On this day in economic and financial history...
The wall separating banking and investing firms fell into ruin on Nov. 12, 1999. With the stroke of a pen, President Bill Clinton made the Gramm-Leach-Bliley Act into law. Here is what he said that day, with emphasis added:
The Gramm-Leach-Bliley Act makes the most important legislative changes to the structure of the U.S. financial system since the 1930s. Financial services firms will be authorized to conduct a wide range of financial activities, allowing them freedom to innovate in the new economy. The Act repeals provisions of the Glass-Steagall Act that, since the Great Depression, have restricted affiliations between banks and securities firms. It also amends the Bank Holding Company Act to remove restrictions on affiliations between banks and insurance companies. It grants banks significant new authority to conduct most newly authorized activities through financial subsidiaries.
Removal of barriers to competition will enhance the stability of our financial services system. Financial services firms will be able to diversify their product offerings and thus their sources of revenue. They will also be better equipped to compete in global financial markets.
Gramm-Leach-Bliley was, in many ways, a direct legislative response to the merger between Citicorp and Travelers (NYSE:TRV) that created Citigroup (NYSE:C) the year before. The merger was not technically legal before Gramm-Leach-Bliley made Glass-Steagall obsolete, but after the legislation was passed, the new institution had no barriers in its path. Other megabanks were born in the years after Gramm-Leach-Bliley became law, particularly during the 2008 financial crisis, when the lack of a Glass-Steagall firewall between commercial and investment banks allowed Bank of America (NYSE:BAC) to buy Merrill Lynch and JPMorgan Chase (NYSE:JPM) to buy Bear Sterns.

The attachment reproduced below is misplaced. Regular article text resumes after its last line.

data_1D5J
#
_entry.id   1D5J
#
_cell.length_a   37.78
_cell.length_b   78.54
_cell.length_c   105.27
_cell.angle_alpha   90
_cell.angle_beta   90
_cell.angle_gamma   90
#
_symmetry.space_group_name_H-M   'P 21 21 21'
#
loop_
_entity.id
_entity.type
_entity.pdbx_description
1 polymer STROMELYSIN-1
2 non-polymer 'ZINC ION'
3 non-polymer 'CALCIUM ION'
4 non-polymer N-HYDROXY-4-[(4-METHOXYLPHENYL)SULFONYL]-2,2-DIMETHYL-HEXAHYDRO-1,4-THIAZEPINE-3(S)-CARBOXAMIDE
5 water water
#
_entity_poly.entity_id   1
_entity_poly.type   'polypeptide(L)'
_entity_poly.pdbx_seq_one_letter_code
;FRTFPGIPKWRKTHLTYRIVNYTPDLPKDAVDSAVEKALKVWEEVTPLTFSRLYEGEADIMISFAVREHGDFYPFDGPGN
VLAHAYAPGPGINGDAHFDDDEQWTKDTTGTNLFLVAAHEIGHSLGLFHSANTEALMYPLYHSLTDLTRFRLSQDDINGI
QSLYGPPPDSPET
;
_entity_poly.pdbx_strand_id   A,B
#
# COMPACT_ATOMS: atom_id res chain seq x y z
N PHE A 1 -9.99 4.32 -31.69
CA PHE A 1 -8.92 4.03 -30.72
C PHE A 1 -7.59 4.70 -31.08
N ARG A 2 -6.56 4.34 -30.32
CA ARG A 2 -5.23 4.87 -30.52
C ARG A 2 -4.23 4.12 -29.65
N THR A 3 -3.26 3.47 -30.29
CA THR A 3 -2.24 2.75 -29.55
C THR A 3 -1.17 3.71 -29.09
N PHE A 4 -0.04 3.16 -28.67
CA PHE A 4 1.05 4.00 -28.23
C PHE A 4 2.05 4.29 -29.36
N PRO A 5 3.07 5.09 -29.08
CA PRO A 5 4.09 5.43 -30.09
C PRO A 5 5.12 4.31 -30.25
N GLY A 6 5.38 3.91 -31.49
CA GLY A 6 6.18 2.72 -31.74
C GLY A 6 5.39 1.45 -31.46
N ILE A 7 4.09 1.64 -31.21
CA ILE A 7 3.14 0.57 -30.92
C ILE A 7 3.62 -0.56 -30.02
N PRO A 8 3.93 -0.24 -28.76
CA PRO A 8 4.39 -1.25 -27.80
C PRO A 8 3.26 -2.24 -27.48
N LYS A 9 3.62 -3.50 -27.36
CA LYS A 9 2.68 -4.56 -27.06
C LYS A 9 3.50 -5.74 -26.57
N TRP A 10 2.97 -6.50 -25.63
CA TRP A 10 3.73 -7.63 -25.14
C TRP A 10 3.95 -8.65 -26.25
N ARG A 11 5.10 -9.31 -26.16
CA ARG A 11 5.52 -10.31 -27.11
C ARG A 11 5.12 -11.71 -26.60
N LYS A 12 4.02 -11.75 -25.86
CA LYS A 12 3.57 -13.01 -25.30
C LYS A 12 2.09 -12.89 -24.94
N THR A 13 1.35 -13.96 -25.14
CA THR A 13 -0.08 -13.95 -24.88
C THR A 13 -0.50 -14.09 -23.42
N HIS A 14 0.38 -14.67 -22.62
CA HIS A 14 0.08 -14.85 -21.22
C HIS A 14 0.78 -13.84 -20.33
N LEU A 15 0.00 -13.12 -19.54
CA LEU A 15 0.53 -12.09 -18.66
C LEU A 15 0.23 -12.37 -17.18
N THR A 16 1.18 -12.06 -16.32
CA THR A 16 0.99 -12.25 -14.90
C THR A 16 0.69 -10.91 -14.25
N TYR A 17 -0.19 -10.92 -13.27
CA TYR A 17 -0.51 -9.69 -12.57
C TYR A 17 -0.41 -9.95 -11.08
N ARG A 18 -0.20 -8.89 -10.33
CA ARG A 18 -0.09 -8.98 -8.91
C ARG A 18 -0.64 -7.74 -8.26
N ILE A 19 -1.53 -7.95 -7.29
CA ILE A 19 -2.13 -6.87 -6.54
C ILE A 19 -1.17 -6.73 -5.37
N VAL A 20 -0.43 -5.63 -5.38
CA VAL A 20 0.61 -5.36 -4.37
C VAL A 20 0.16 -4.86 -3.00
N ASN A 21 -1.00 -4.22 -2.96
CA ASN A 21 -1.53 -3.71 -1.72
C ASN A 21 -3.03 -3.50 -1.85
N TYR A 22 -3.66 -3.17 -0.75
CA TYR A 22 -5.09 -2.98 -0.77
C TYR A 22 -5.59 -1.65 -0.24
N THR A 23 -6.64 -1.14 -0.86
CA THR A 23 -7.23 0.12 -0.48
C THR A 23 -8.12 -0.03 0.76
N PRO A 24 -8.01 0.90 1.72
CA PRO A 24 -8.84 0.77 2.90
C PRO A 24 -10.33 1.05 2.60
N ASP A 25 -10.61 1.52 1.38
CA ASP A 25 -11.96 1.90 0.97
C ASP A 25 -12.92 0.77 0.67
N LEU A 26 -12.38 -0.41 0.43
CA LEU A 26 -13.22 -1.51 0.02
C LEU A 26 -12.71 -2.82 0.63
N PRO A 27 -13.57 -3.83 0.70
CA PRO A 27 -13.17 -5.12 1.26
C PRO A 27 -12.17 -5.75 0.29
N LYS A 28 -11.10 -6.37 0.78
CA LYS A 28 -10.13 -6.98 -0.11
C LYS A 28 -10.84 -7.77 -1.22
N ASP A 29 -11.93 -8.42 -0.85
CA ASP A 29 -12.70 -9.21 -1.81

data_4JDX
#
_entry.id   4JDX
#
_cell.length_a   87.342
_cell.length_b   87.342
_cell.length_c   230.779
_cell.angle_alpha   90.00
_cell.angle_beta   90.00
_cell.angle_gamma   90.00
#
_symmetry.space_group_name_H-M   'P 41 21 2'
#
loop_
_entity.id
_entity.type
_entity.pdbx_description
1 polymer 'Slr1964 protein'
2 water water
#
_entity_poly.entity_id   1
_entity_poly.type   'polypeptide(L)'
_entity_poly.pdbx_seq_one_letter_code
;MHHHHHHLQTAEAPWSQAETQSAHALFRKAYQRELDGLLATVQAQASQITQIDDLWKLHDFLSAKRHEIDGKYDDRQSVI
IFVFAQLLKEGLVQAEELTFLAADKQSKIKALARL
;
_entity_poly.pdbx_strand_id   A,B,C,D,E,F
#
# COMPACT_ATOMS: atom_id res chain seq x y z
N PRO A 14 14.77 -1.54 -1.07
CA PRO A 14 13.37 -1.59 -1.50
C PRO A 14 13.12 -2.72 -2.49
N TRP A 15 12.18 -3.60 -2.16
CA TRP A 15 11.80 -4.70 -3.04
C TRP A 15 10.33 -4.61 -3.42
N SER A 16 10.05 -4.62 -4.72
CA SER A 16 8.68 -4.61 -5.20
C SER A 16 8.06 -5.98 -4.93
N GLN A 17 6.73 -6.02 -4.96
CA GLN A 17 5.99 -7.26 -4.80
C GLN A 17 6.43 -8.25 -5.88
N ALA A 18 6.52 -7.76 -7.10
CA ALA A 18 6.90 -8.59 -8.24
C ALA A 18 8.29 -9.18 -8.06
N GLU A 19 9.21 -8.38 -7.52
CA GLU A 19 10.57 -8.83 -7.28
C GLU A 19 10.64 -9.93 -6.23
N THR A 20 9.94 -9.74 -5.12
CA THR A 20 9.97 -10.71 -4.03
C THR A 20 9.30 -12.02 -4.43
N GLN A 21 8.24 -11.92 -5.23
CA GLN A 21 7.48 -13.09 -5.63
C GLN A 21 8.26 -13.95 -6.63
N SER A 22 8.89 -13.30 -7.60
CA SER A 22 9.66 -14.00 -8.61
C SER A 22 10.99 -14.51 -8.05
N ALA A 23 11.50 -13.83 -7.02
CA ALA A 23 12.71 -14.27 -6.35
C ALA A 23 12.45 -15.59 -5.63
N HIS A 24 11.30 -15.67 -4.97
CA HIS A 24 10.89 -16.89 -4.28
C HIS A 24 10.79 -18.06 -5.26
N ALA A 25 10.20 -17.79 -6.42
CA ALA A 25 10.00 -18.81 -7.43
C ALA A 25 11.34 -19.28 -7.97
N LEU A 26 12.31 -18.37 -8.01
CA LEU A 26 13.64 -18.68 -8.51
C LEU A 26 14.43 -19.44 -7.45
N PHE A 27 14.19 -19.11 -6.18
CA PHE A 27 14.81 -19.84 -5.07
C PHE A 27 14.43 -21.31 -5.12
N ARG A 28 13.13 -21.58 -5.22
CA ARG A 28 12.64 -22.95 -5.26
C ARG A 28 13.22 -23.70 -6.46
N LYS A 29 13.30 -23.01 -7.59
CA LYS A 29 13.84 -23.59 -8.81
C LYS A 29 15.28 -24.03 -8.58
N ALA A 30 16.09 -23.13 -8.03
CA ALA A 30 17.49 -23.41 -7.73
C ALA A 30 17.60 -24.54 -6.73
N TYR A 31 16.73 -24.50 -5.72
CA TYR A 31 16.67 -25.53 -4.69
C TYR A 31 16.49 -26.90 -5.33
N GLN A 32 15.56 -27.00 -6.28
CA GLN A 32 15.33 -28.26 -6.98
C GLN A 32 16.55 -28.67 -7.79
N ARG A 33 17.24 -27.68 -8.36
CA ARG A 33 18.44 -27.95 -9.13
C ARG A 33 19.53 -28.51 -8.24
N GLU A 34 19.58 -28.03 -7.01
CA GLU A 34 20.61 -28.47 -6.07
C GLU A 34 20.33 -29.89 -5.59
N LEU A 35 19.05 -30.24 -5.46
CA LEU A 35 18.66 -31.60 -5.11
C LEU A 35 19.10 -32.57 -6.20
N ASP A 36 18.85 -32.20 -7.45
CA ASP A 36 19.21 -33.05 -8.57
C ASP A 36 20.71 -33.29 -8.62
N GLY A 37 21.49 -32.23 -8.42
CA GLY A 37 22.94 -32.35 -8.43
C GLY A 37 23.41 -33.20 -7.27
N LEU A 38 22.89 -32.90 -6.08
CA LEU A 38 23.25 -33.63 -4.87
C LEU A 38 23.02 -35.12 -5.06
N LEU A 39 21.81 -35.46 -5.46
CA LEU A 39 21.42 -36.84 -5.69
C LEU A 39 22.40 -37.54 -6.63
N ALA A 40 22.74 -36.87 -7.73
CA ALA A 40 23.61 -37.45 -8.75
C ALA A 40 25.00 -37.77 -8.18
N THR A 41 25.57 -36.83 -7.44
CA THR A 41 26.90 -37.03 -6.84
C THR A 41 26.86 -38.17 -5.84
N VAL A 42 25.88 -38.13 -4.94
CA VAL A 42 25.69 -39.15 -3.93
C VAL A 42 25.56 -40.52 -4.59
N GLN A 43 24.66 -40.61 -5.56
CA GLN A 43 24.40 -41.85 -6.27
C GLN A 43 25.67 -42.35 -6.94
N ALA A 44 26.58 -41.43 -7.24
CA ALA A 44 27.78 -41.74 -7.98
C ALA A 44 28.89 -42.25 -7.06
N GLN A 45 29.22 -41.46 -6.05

On Nov. 12, 1999, the Dow Jones Industrial Average (DJINDICES:^DJI) stood at 10,769. Exactly one decade later, on Nov. 12, 2009, the index reached 10,197. Clearly, a decade of financial innovation had done little to increase shareholder wealth, and American taxpayers were on the hook for hundreds of billions of dollars in loans to floundering financial institutions. Citigroup and Bank of America had each received $45 billion. JPMorgan had been given $25 billion.
In the days leading up to the Act's passage, two voices spoke out most stridently against it, but they were largely ignored until much later. Representative John Dingell, in a session of the House on Nov. 4, 1999, warned that the Act would create "a group of institutions which are too big to fail." A day later, Senator Byron L. Dorgan warned that the country would look back "in ten years' time and say we should not have done this, but we did because we forgot the lessons of the past."
Was Gramm-Leach-Bliley the driving force behind the financial crisis? Jonathan R. Macey of Yale Law School argued otherwise less than two months after the Act was passed:
The Gramm-Leach-Bliley Act was enacted with enormous, indeed histrionic fanfare at the end of 1999. The fanfare seems misplaced because Gramm-Leach-Bliley is not a very important statute. ... The Glass-Steagall Act was already a dead letter when Gramm-Leach-Bliley was passed ... because federal regulators, particularly the Federal Reserve Board and the Comptroller [of the Currency], had already eviscerated the "Maginot Line" between commercial and investment banking through liberal regulatory interpretations of the statute long before the Act was passed."
No matter the root cause of the crisis, Gramm-Leach-Bliley's passage remains an unmistakable signal that things had truly changed for the financial industry. Today we mark that passage -- and, with any luck, we learn something from its aftermath.
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